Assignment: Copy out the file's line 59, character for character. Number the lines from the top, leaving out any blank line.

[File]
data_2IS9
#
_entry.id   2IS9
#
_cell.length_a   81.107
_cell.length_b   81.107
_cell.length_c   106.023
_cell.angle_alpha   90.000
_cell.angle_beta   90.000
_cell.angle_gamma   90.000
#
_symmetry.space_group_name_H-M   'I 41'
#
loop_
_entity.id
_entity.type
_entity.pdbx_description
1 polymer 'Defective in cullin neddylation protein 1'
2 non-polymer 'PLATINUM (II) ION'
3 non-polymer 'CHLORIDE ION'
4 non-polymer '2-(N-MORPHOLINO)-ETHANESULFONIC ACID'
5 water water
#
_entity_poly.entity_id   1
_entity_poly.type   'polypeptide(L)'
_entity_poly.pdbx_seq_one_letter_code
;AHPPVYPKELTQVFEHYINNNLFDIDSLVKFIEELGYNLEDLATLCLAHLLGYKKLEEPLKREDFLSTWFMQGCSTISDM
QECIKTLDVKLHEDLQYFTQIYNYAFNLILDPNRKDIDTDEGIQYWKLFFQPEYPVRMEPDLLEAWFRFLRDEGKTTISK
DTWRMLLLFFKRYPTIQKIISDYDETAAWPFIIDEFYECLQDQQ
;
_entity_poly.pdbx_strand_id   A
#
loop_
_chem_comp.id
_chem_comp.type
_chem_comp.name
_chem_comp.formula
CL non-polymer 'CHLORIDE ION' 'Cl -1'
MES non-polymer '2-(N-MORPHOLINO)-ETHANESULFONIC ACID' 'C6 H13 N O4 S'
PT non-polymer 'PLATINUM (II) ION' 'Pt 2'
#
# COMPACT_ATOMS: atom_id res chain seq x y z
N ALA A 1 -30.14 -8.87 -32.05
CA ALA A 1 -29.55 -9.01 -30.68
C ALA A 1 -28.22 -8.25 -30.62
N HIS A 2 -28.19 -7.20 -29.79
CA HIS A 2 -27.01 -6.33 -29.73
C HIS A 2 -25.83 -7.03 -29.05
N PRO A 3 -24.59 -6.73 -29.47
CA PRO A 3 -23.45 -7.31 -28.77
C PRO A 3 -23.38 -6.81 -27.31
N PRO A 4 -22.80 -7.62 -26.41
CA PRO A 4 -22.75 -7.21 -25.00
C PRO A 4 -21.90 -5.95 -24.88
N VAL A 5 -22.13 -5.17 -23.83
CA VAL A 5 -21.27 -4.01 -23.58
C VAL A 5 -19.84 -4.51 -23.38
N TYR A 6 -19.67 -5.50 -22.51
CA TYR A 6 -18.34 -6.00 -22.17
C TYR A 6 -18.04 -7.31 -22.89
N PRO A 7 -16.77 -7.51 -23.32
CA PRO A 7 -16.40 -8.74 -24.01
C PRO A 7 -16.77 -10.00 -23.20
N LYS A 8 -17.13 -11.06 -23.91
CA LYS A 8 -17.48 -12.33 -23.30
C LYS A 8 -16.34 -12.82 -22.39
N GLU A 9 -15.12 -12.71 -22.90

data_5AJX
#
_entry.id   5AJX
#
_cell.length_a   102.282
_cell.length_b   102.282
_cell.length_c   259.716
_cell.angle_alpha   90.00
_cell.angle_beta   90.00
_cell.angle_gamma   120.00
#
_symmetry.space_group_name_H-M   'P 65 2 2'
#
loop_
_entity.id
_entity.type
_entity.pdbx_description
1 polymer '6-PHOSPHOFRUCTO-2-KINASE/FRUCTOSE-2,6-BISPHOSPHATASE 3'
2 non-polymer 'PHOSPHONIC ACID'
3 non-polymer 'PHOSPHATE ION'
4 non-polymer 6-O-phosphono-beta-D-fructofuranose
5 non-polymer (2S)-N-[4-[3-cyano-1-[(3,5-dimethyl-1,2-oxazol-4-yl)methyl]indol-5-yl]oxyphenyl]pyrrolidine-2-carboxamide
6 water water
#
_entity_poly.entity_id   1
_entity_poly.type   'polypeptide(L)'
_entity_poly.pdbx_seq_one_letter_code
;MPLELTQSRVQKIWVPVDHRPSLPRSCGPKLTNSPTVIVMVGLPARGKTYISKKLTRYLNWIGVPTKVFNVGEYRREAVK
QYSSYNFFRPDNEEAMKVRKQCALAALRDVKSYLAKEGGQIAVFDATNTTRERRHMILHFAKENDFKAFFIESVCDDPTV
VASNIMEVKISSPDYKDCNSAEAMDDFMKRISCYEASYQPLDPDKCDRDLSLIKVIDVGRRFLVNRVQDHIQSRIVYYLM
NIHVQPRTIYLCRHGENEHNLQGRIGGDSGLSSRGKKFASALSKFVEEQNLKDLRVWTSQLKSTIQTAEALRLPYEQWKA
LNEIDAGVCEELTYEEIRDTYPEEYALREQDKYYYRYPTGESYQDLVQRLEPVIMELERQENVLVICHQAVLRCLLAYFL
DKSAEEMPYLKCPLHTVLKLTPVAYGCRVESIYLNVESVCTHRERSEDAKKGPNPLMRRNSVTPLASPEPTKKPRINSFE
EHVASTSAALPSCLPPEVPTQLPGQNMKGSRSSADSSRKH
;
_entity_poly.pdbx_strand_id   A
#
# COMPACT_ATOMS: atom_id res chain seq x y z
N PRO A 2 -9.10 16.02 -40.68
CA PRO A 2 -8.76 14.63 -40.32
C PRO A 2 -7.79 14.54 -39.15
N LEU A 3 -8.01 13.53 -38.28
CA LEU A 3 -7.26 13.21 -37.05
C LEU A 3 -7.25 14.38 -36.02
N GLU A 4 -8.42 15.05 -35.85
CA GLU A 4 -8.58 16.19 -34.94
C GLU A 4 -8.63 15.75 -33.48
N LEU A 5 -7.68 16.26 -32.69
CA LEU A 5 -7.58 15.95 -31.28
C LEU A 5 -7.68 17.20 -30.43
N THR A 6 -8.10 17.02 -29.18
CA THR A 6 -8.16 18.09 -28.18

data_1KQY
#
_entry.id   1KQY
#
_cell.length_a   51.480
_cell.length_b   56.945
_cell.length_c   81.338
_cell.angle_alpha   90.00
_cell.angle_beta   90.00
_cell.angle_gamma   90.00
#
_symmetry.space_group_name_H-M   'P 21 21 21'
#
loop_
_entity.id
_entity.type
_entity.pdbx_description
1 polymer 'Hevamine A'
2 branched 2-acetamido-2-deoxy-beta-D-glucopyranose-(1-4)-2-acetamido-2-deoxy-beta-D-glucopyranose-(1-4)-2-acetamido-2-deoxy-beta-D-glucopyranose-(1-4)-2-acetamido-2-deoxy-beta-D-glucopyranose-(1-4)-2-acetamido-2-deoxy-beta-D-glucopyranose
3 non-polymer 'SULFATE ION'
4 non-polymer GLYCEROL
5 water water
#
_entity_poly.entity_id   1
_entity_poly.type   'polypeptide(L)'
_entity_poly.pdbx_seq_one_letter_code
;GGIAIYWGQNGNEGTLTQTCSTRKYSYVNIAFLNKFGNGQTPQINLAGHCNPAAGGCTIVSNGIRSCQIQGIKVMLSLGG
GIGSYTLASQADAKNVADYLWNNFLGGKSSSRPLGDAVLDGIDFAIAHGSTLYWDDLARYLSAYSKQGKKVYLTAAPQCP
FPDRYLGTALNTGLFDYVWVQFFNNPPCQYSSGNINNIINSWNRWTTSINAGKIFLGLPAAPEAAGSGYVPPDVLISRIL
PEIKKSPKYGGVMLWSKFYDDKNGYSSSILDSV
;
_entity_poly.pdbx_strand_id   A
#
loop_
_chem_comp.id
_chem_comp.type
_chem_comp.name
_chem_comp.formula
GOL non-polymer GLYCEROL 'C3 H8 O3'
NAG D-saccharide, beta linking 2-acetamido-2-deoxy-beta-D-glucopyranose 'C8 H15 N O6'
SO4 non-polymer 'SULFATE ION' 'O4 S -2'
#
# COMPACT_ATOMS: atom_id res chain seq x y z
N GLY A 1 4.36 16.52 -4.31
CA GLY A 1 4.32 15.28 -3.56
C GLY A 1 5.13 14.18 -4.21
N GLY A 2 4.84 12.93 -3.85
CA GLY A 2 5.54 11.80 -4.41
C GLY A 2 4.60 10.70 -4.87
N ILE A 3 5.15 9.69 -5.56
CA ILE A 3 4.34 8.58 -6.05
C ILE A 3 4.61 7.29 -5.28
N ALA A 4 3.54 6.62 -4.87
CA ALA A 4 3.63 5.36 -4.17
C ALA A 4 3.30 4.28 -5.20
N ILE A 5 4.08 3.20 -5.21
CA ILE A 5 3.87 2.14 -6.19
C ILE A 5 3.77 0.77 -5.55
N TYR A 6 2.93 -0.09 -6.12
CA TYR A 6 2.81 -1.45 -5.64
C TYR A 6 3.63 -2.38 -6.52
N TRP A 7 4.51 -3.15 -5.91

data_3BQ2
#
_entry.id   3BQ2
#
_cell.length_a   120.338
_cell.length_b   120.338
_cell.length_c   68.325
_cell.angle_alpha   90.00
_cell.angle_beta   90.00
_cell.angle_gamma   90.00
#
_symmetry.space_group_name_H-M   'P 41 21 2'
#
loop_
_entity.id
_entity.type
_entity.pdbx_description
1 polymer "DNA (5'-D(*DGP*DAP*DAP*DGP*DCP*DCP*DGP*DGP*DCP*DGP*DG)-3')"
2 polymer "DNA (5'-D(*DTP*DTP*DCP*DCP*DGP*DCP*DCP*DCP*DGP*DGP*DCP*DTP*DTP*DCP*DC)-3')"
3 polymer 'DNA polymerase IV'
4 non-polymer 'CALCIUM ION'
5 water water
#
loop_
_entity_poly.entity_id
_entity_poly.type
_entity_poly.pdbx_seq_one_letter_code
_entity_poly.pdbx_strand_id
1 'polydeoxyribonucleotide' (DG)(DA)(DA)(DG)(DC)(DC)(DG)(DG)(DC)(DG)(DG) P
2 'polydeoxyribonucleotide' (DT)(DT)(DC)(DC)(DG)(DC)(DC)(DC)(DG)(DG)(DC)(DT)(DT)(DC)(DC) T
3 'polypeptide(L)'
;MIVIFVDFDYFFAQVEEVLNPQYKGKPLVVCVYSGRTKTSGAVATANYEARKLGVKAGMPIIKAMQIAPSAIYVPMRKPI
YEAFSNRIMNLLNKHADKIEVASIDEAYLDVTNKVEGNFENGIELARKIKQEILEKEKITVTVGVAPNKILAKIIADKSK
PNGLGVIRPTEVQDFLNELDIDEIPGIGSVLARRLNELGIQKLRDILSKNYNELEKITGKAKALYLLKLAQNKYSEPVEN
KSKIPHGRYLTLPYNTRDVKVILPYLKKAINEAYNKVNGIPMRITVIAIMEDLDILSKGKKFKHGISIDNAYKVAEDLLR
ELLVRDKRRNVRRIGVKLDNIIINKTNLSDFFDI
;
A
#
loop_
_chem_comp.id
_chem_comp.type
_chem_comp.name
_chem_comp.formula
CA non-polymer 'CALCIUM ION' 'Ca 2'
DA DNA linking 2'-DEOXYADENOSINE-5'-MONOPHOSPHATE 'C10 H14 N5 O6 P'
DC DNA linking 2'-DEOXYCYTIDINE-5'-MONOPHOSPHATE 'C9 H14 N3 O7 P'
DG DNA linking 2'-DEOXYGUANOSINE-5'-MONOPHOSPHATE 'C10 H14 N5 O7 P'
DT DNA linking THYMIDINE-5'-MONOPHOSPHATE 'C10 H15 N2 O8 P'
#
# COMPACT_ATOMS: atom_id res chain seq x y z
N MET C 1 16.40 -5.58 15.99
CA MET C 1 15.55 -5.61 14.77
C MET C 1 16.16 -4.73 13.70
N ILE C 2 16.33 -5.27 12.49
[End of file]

CA TYR A 6 -18.34 -6.00 -22.17